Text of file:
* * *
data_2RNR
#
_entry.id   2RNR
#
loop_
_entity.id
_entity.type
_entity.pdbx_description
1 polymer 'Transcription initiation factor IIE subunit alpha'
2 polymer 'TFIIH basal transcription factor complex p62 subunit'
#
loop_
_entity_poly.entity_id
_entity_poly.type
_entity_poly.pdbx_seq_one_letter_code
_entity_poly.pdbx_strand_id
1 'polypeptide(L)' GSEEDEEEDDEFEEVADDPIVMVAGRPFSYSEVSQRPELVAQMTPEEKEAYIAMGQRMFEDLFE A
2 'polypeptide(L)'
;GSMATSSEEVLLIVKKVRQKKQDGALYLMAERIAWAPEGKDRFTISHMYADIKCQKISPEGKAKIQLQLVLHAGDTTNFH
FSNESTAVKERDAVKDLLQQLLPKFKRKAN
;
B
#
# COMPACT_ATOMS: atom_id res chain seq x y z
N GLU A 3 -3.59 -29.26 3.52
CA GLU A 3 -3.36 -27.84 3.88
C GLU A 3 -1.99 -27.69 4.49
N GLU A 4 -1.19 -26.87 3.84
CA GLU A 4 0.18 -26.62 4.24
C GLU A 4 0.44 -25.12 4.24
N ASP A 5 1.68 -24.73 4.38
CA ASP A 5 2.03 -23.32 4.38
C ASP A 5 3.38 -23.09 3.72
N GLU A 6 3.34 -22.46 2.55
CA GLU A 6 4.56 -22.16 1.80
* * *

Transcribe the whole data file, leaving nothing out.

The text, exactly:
data_2RNR
#
_entry.id   2RNR
#
loop_
_entity.id
_entity.type
_entity.pdbx_description
1 polymer 'Transcription initiation factor IIE subunit alpha'
2 polymer 'TFIIH basal transcription factor complex p62 subunit'
#
loop_
_entity_poly.entity_id
_entity_poly.type
_entity_poly.pdbx_seq_one_letter_code
_entity_poly.pdbx_strand_id
1 'polypeptide(L)' GSEEDEEEDDEFEEVADDPIVMVAGRPFSYSEVSQRPELVAQMTPEEKEAYIAMGQRMFEDLFE A
2 'polypeptide(L)'
;GSMATSSEEVLLIVKKVRQKKQDGALYLMAERIAWAPEGKDRFTISHMYADIKCQKISPEGKAKIQLQLVLHAGDTTNFH
FSNESTAVKERDAVKDLLQQLLPKFKRKAN
;
B
#
# COMPACT_ATOMS: atom_id res chain seq x y z
N GLU A 3 -3.59 -29.26 3.52
CA GLU A 3 -3.36 -27.84 3.88
C GLU A 3 -1.99 -27.69 4.49
N GLU A 4 -1.19 -26.87 3.84
CA GLU A 4 0.18 -26.62 4.24
C GLU A 4 0.44 -25.12 4.24
N ASP A 5 1.68 -24.73 4.38
CA ASP A 5 2.03 -23.32 4.38
C ASP A 5 3.38 -23.09 3.72
N GLU A 6 3.34 -22.46 2.55
CA GLU A 6 4.56 -22.16 1.80